We won't fall like USSR, Beijing vows
Beijing marked the 20th anniversary of the Soviet Union's collapse by pledging that China would adhere to its stability-based growth model despite mounting challenges to the legitimacy of one-party rule.
The Communist Party mouthpiece People's Daily ran a lengthy article on Monday - one day after the 20th anniversary of the resignation of former Soviet leader Mikhail Gorbachev - attributing China's economic success to the party's ability to carry out reform and opening up while striking a delicate balance between change and stability. Xinhua also ran at least three similar articles.
A lack of such a balance was the key lesson in the demise of the Soviet Union, the People's Daily article said.
It also sought to discredit popular revolts that swept the Arab world this year, and liberal democracies in the West, which it said were facing financial turmoil.
Analysts said the 3,400-word article, penned under the apparent pseudonym Guo Jiping, literally meaning 'international affairs commentary', was another attempt by Beijing to dismiss widespread criticism of its authoritarian political system and growing appeals for Western-style democracy.
The article started with an analysis of predictions since the fall of communism in the former Soviet bloc in the early 1990s, including those saying China would collapse after its admission to the World Trade Organisation in 2001 and others warning that the Chinese economic bubble was about to burst.
'Their ultimate purpose concerns China's socialist system, and such petty manoeuvres designed to obstruct China's growth and contain the country's rise have never ceased,' it said. 'China's successful development has proved that [Francis Fukuyama's] theory of 'the end of history' was just an illusion created by the West.'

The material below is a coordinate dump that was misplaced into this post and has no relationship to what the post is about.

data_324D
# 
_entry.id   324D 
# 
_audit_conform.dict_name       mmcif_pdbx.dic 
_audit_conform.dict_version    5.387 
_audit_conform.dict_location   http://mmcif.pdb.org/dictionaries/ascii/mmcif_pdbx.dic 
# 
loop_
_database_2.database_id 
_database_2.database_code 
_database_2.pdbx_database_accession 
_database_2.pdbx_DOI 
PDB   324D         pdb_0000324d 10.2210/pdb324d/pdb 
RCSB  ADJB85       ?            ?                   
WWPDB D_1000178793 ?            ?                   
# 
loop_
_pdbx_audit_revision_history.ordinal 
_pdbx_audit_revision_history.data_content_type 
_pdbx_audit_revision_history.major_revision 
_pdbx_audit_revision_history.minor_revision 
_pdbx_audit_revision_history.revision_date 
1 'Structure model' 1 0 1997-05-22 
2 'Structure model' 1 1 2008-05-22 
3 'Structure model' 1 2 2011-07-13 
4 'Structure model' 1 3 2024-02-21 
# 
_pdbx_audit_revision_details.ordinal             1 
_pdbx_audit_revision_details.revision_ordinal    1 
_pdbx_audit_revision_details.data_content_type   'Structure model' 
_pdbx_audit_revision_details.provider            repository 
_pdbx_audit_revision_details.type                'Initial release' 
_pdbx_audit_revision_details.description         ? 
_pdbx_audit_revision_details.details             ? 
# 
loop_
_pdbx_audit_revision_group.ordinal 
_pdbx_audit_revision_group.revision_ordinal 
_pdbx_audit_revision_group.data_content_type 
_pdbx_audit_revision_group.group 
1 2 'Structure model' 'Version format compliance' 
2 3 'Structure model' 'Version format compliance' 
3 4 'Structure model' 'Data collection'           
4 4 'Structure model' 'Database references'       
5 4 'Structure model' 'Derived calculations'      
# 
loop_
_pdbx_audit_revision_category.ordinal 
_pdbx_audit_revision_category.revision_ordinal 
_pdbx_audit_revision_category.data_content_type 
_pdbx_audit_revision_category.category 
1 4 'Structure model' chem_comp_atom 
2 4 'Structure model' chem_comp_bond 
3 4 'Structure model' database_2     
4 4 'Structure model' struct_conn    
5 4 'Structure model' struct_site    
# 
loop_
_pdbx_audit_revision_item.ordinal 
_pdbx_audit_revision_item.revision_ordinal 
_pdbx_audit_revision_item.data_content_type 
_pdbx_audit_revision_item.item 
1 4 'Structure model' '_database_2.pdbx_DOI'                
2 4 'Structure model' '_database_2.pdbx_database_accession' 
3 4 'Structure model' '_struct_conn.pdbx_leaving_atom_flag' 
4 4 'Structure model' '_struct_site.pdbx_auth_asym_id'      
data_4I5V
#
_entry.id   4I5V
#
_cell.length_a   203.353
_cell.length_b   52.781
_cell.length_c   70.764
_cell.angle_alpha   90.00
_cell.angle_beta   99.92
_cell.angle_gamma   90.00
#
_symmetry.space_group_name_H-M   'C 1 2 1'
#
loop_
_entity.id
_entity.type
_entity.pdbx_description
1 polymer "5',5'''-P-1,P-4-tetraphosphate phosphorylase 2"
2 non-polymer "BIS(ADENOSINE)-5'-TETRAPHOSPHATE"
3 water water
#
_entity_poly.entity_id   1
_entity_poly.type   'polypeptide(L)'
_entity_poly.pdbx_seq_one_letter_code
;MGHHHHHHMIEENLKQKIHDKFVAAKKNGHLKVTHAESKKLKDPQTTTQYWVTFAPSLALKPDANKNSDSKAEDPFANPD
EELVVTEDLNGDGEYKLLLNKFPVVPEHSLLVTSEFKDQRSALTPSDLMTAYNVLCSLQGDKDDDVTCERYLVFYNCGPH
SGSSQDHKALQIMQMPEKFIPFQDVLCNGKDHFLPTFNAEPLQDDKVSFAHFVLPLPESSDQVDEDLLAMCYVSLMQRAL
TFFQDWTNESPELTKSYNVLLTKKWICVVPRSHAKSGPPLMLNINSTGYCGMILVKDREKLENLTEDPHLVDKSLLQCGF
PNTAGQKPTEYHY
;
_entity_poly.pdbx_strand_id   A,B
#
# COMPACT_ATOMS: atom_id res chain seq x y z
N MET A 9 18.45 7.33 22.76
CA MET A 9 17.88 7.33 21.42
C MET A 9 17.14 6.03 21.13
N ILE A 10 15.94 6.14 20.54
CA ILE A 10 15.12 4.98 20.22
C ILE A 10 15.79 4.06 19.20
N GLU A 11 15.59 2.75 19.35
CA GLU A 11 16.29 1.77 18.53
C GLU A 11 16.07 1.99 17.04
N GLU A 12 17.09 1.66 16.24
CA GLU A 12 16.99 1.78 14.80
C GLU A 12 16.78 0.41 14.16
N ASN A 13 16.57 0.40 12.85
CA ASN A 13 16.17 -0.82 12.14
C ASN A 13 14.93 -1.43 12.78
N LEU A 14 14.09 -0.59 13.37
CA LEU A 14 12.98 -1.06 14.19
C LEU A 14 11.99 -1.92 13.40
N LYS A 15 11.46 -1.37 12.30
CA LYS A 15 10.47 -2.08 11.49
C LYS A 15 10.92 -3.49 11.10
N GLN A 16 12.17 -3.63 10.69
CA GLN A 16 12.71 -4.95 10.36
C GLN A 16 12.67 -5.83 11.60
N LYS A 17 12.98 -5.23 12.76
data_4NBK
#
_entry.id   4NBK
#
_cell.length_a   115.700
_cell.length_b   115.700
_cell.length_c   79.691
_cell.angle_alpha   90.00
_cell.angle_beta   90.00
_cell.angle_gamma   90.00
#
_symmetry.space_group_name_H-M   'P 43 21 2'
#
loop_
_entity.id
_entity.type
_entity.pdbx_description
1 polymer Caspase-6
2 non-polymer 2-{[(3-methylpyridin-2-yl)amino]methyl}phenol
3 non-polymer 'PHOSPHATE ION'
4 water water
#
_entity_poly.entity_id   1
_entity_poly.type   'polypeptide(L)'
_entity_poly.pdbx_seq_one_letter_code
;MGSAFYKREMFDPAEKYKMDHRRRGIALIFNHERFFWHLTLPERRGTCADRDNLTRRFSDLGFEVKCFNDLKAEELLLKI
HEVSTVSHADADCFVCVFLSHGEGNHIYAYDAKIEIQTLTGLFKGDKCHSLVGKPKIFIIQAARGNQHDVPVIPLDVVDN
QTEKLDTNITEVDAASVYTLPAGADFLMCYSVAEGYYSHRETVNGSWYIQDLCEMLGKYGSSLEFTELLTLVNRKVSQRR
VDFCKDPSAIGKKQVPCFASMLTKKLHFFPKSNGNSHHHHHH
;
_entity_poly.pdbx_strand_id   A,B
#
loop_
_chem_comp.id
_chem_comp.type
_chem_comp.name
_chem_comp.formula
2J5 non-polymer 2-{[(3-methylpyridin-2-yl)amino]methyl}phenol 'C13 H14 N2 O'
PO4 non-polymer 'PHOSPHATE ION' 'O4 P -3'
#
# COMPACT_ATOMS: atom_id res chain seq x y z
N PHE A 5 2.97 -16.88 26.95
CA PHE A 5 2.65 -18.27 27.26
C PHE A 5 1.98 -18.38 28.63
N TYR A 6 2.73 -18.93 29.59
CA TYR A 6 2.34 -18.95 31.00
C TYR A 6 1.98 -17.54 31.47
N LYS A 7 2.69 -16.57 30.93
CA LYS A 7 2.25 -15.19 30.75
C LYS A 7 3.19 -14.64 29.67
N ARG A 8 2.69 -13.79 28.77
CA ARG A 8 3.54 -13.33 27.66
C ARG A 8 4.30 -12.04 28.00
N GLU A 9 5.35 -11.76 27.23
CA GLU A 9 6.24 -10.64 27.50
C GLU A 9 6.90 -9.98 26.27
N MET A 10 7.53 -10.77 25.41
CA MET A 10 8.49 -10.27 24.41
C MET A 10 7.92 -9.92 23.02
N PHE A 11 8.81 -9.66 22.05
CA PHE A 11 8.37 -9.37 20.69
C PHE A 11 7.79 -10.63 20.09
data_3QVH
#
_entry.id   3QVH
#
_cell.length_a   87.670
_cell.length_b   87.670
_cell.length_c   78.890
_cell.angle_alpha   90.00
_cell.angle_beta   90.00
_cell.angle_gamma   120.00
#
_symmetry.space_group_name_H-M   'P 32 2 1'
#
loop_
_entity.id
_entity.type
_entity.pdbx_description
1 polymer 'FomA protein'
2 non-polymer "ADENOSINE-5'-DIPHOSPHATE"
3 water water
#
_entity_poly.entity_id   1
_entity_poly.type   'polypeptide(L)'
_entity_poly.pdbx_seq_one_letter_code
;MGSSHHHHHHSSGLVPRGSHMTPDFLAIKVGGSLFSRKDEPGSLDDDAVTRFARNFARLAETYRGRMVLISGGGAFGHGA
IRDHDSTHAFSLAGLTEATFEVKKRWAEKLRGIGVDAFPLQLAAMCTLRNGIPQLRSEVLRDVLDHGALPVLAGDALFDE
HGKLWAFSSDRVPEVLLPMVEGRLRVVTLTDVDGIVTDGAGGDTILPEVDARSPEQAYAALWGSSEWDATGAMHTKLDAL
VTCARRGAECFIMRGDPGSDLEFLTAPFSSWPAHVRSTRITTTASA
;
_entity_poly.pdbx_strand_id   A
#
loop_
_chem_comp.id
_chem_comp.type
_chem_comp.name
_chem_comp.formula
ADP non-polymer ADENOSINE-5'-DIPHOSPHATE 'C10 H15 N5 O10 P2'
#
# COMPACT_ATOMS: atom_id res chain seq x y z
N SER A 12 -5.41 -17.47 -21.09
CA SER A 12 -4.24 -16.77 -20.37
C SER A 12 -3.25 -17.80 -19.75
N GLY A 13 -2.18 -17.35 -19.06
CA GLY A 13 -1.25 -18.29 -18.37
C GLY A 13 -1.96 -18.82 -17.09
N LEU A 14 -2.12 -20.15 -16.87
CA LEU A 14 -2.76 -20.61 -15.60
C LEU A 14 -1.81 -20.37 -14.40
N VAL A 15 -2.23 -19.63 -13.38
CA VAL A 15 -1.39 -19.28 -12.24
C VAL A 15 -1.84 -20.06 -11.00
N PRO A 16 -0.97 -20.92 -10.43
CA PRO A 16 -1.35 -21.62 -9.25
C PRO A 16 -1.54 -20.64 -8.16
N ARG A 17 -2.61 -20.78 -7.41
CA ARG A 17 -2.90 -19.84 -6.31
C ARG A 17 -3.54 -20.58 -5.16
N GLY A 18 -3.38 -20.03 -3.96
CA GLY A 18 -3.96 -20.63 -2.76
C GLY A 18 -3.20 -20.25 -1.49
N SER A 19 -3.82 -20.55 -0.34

The article said the ability to bring about and embrace real changes had set apart the governments in Beijing and in Moscow. 'A key reason behind the disintegration of the Soviet Union was [Moscow's] failure to carry out any substantial reform,' it said.
It also lashed out at violent unrest that swept through the Arab world, saying that violence wasted a historic opportunity of peaceful transformation. The article bluntly pointed the finger at the Western powers, blaming their meddling for the prolonged political upheavals in North Africa and the Middle East. 'Development issues cannot be solved through violent revolutions,' it said.
Analysts say that Beijing, apparently unnerved by the 'Arab spring' uprisings, has tightened control of the media and clamped down on internet dissent and rights activists.
Professor Zhu Lijia, of the Chinese Academy of Governance, said China and the former Soviet Union had many common social and political woes, notably rampant corruption, unjust court systems and a widening wealth gap.
Zhu said it was urgent Beijing heed public calls for greater democracy. 'A substantial step in long-stalled political reform is essential in preventing an outbreak of acute political, social and economic woes.'